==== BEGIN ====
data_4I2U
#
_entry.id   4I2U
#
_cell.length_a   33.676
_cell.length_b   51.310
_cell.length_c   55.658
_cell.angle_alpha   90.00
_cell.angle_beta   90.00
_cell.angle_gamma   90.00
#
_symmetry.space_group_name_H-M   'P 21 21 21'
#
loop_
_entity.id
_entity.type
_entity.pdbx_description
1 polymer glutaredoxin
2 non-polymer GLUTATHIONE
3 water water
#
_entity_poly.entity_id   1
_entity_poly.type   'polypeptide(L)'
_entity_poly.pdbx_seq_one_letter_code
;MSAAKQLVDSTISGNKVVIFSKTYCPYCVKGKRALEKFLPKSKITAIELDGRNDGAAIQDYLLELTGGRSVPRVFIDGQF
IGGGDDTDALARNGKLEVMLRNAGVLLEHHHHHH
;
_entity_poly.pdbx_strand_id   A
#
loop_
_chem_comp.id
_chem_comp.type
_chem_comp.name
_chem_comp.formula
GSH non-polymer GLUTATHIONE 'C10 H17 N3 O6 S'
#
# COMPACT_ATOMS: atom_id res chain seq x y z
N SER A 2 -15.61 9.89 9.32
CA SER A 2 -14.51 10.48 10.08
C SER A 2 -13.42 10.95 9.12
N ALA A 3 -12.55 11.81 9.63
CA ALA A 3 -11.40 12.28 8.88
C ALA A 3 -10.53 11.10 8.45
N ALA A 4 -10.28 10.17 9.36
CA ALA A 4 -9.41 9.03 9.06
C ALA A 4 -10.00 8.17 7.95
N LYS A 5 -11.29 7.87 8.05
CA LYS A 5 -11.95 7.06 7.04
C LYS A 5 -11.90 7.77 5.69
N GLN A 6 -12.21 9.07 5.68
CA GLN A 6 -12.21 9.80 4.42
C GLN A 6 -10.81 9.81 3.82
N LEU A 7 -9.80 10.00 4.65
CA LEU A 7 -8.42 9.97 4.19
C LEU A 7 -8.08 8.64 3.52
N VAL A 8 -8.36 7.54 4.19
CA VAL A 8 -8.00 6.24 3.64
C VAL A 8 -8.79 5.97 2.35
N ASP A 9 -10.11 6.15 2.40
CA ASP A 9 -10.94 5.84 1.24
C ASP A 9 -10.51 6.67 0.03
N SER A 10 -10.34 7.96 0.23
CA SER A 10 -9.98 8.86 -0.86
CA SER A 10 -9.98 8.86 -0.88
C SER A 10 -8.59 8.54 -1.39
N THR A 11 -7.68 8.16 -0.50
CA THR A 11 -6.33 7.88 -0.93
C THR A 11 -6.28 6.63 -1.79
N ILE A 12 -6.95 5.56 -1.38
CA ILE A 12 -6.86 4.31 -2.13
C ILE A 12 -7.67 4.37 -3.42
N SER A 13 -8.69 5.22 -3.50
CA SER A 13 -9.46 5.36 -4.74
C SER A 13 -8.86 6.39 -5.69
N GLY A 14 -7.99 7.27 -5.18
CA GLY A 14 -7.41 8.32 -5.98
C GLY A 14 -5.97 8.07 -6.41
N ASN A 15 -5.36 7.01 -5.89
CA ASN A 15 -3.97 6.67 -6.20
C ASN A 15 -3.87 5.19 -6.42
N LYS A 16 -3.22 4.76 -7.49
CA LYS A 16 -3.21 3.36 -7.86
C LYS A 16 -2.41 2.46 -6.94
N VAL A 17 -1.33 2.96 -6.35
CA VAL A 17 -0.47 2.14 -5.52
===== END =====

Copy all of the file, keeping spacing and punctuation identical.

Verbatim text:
data_4I2U
#
_entry.id   4I2U
#
_cell.length_a   33.676
_cell.length_b   51.310
_cell.length_c   55.658
_cell.angle_alpha   90.00
_cell.angle_beta   90.00
_cell.angle_gamma   90.00
#
_symmetry.space_group_name_H-M   'P 21 21 21'
#
loop_
_entity.id
_entity.type
_entity.pdbx_description
1 polymer glutaredoxin
2 non-polymer GLUTATHIONE
3 water water
#
_entity_poly.entity_id   1
_entity_poly.type   'polypeptide(L)'
_entity_poly.pdbx_seq_one_letter_code
;MSAAKQLVDSTISGNKVVIFSKTYCPYCVKGKRALEKFLPKSKITAIELDGRNDGAAIQDYLLELTGGRSVPRVFIDGQF
IGGGDDTDALARNGKLEVMLRNAGVLLEHHHHHH
;
_entity_poly.pdbx_strand_id   A
#
loop_
_chem_comp.id
_chem_comp.type
_chem_comp.name
_chem_comp.formula
GSH non-polymer GLUTATHIONE 'C10 H17 N3 O6 S'
#
# COMPACT_ATOMS: atom_id res chain seq x y z
N SER A 2 -15.61 9.89 9.32
CA SER A 2 -14.51 10.48 10.08
C SER A 2 -13.42 10.95 9.12
N ALA A 3 -12.55 11.81 9.63
CA ALA A 3 -11.40 12.28 8.88
C ALA A 3 -10.53 11.10 8.45
N ALA A 4 -10.28 10.17 9.36
CA ALA A 4 -9.41 9.03 9.06
C ALA A 4 -10.00 8.17 7.95
N LYS A 5 -11.29 7.87 8.05
CA LYS A 5 -11.95 7.06 7.04
C LYS A 5 -11.90 7.77 5.69
N GLN A 6 -12.21 9.07 5.68
CA GLN A 6 -12.21 9.80 4.42
C GLN A 6 -10.81 9.81 3.82
N LEU A 7 -9.80 10.00 4.65
CA LEU A 7 -8.42 9.97 4.19
C LEU A 7 -8.08 8.64 3.52
N VAL A 8 -8.36 7.54 4.19
CA VAL A 8 -8.00 6.24 3.64
C VAL A 8 -8.79 5.97 2.35
N ASP A 9 -10.11 6.15 2.40
CA ASP A 9 -10.94 5.84 1.24
C ASP A 9 -10.51 6.67 0.03
N SER A 10 -10.34 7.96 0.23
CA SER A 10 -9.98 8.86 -0.86
CA SER A 10 -9.98 8.86 -0.88
C SER A 10 -8.59 8.54 -1.39
N THR A 11 -7.68 8.16 -0.50
CA THR A 11 -6.33 7.88 -0.93
C THR A 11 -6.28 6.63 -1.79
N ILE A 12 -6.95 5.56 -1.38
CA ILE A 12 -6.86 4.31 -2.13
C ILE A 12 -7.67 4.37 -3.42
N SER A 13 -8.69 5.22 -3.50
CA SER A 13 -9.46 5.36 -4.74
C SER A 13 -8.86 6.39 -5.69
N GLY A 14 -7.99 7.27 -5.18
CA GLY A 14 -7.41 8.32 -5.98
C GLY A 14 -5.97 8.07 -6.41
N ASN A 15 -5.36 7.01 -5.89
CA ASN A 15 -3.97 6.67 -6.20
C ASN A 15 -3.87 5.19 -6.42
N LYS A 16 -3.22 4.76 -7.49
CA LYS A 16 -3.21 3.36 -7.86
C LYS A 16 -2.41 2.46 -6.94
N VAL A 17 -1.33 2.96 -6.35
CA VAL A 17 -0.47 2.14 -5.52